Quality assurance is a fundamental aspect of every industry and for many businesses providing accurate weighing measurements soon becomes a necessity.
This is especially true in medical applications where, on a daily basis, chemicals must be measured with extreme accuracy to not only achieve the desired results but, also, to protect the health of the end user.
Working with materials in such small quantities and with such light weights requires specialist equipment, commonly named ‘balances’.
Balances are able to record the weight of tiny objects with extreme accuracy (often to 0.001g readability or more) and, therefore, are commonplace in laboratories working with delicate substances.
Why do the measurements need to be so specific?
There are a huge number of financial and health related reasons as to why the weight recorded by balances must be so granular and, therefore, why regular, thorough calibration is crucial.
Firstly, many medical professionals (including GP’s, Doctors and Surgeons) rely on the measurements obtained by researchers in laboratories in order to prescribe medication to their patients.
In some unfortunate cases these numbers are incorrect, the individual who consumes the prescribed medication may be inadvertently under/overdosed and this can produce unwanted and detrimental side effects.
For pharmaceutical companies, prioritising accuracy is essential in order to provide customers with effective and safe medicines which will, in turn, allow for profits to be made.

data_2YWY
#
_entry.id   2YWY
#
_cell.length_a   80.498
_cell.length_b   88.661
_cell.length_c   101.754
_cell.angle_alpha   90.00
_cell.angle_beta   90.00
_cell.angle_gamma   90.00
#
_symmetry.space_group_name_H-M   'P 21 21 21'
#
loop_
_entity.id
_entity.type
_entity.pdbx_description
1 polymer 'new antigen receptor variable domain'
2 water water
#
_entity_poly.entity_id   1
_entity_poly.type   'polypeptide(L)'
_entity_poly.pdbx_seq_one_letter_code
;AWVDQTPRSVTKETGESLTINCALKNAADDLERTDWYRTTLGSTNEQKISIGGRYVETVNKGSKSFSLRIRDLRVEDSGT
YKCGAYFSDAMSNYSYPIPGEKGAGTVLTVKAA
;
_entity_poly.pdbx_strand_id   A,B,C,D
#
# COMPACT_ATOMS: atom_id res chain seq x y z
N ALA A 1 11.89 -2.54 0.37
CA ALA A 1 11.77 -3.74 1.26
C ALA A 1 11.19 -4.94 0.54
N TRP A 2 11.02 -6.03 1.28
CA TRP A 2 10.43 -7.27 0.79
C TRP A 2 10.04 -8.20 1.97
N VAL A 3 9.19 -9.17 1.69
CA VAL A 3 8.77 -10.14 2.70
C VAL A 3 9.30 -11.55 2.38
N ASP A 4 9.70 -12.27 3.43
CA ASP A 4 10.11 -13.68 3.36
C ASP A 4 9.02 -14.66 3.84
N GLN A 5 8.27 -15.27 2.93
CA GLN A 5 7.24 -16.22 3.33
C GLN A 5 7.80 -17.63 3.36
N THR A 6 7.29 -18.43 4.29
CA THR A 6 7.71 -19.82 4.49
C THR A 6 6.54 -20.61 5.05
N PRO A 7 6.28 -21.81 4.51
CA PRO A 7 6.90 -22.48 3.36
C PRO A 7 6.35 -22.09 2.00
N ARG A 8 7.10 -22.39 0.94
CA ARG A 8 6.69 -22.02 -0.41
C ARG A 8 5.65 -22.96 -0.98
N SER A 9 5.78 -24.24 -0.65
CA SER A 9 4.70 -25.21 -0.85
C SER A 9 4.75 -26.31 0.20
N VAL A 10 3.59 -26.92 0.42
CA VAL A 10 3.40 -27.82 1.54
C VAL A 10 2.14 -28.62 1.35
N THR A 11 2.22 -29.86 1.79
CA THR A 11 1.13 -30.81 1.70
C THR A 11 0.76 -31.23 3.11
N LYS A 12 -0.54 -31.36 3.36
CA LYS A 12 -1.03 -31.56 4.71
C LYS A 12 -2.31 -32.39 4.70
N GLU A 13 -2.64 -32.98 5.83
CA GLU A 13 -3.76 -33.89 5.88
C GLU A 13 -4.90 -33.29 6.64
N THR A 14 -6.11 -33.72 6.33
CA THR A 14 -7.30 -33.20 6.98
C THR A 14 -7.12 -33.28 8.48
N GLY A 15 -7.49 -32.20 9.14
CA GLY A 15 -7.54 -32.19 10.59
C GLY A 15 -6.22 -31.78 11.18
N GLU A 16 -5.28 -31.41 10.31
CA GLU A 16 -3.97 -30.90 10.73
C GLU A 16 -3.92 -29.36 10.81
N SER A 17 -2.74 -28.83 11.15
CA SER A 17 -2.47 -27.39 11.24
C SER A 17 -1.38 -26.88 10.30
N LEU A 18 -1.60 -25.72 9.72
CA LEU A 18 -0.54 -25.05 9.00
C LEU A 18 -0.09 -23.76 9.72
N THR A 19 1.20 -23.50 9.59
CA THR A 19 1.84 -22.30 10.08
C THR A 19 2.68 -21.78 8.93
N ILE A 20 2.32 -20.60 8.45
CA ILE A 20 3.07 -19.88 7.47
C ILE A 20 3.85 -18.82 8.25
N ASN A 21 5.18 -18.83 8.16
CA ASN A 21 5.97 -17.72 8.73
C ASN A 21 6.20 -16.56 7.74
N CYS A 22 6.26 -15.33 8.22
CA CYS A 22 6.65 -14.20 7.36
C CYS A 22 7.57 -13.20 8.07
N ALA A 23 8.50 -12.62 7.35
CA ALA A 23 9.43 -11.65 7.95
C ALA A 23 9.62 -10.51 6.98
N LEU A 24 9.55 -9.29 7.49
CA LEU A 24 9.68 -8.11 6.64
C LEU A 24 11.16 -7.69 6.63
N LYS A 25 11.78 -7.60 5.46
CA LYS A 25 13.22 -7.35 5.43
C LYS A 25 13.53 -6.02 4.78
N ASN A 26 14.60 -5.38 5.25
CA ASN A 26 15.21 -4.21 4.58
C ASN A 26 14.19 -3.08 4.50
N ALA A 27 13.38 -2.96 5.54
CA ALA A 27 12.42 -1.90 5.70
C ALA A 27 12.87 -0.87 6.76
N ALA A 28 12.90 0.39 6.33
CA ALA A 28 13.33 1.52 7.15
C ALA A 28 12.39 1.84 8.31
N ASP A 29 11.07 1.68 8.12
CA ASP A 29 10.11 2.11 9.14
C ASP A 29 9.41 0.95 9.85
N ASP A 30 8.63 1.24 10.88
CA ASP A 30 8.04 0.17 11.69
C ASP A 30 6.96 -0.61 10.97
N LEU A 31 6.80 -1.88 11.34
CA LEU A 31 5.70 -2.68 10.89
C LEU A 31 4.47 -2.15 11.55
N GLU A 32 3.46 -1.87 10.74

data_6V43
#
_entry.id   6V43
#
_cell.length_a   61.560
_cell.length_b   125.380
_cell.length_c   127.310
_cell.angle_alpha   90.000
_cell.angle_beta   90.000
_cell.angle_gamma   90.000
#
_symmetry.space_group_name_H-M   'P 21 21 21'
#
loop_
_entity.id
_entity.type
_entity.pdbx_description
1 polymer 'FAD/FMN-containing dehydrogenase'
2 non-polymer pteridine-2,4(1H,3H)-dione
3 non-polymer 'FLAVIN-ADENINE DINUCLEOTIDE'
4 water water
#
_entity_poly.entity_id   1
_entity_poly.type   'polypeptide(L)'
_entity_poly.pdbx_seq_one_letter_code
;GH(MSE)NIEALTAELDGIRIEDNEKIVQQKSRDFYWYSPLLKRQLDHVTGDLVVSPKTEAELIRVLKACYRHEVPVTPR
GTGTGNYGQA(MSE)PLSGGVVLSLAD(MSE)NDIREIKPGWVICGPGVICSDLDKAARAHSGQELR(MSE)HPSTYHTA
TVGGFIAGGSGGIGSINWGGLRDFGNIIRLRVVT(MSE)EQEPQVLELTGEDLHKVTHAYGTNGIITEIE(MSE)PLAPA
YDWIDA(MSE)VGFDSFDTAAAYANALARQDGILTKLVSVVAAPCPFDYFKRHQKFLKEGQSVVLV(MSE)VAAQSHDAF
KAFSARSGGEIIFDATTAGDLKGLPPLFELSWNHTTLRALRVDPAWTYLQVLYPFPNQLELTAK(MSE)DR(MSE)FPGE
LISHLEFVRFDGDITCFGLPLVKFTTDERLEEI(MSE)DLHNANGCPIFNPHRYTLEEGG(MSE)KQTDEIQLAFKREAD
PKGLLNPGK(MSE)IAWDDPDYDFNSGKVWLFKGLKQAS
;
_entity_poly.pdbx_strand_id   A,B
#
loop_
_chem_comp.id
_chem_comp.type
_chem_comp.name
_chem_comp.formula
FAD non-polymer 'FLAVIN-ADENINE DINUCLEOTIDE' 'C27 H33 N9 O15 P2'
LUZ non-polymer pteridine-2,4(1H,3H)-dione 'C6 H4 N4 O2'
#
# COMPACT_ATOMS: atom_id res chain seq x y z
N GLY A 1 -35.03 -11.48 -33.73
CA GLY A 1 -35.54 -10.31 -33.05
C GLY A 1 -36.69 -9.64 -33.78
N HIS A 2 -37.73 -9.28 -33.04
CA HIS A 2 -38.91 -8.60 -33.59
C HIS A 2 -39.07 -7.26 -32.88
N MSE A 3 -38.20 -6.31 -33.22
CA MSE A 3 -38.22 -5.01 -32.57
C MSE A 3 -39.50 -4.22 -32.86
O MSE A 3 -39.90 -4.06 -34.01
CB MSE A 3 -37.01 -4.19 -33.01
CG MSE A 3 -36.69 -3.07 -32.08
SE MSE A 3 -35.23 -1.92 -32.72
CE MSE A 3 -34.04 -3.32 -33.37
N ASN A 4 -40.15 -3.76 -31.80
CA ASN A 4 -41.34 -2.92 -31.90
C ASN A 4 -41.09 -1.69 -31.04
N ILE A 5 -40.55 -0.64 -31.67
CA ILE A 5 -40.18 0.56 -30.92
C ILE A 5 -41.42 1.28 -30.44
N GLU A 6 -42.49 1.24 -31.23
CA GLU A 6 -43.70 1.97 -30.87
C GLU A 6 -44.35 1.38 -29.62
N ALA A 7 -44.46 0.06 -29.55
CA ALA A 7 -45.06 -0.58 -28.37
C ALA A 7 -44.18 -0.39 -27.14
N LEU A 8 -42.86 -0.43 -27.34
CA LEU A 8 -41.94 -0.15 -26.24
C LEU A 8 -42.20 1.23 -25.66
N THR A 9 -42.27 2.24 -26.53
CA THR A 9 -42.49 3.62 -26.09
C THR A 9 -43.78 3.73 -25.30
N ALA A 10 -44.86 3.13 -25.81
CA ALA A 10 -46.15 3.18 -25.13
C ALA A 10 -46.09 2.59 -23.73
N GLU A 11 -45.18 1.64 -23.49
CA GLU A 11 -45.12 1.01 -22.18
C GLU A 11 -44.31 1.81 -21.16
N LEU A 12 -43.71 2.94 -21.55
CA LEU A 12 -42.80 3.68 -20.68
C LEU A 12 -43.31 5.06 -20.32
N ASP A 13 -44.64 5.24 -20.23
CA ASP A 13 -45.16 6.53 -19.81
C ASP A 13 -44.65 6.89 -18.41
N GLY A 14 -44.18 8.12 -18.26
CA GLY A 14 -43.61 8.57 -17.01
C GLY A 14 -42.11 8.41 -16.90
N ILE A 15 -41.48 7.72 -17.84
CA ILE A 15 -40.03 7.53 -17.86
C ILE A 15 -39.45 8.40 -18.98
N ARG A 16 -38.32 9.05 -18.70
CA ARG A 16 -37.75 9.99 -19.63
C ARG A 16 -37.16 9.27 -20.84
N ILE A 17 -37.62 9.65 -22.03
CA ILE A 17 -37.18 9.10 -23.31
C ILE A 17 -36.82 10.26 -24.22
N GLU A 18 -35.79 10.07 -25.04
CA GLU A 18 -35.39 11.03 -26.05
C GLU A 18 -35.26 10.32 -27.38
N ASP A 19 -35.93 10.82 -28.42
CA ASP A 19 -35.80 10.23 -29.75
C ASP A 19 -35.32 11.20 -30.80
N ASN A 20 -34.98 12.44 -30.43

Regular product recalls and retrials can lead to loss of faith in your brand from customer complaints and this can severely harm your business as a result.
However, it’s not just chemicals which require accurate weighing.
Patients themselves are regularly monitored for important metrics, one of which can often be their weight.
When measuring patients for key statistics such as weight, it is important to remove any variables and ensure the accuracy of the weighing apparatus so that results can be compared whenever it is required.
Anomalous fluctuations in weight can be a potential harbinger for impending health defects and identifying these changes can allow for medical professionals to become more proactive in their treatment and diagnosis efforts.
What affects the accuracy of balances?
There are numerous different factors which can affect the accuracy of a balance and it is important to understand these when installing, calibrating and eventually utilising the apparatus in the laboratory.
For instance, due to their very sensitive nature, even the act of transporting balances can subtly alter the mechanical parts inside which can then affect the readings provided during weighing as a result.
In addition, your location can become a factor in the accuracy of the results provided as the balance will increase the measurements displayed by 700 micrograms (0.0007g) for every 1km closer to the North Pole it moves.
Temperature is another factor to consider too, as ambient changes in the laboratory can cause fluctuations and inconsistencies in the results provided through condensation, expansion and other chemical occurrences.
As a result, it is important to ensure a regulated environment and calibrate balances often in order to maintain accuracy and consistency.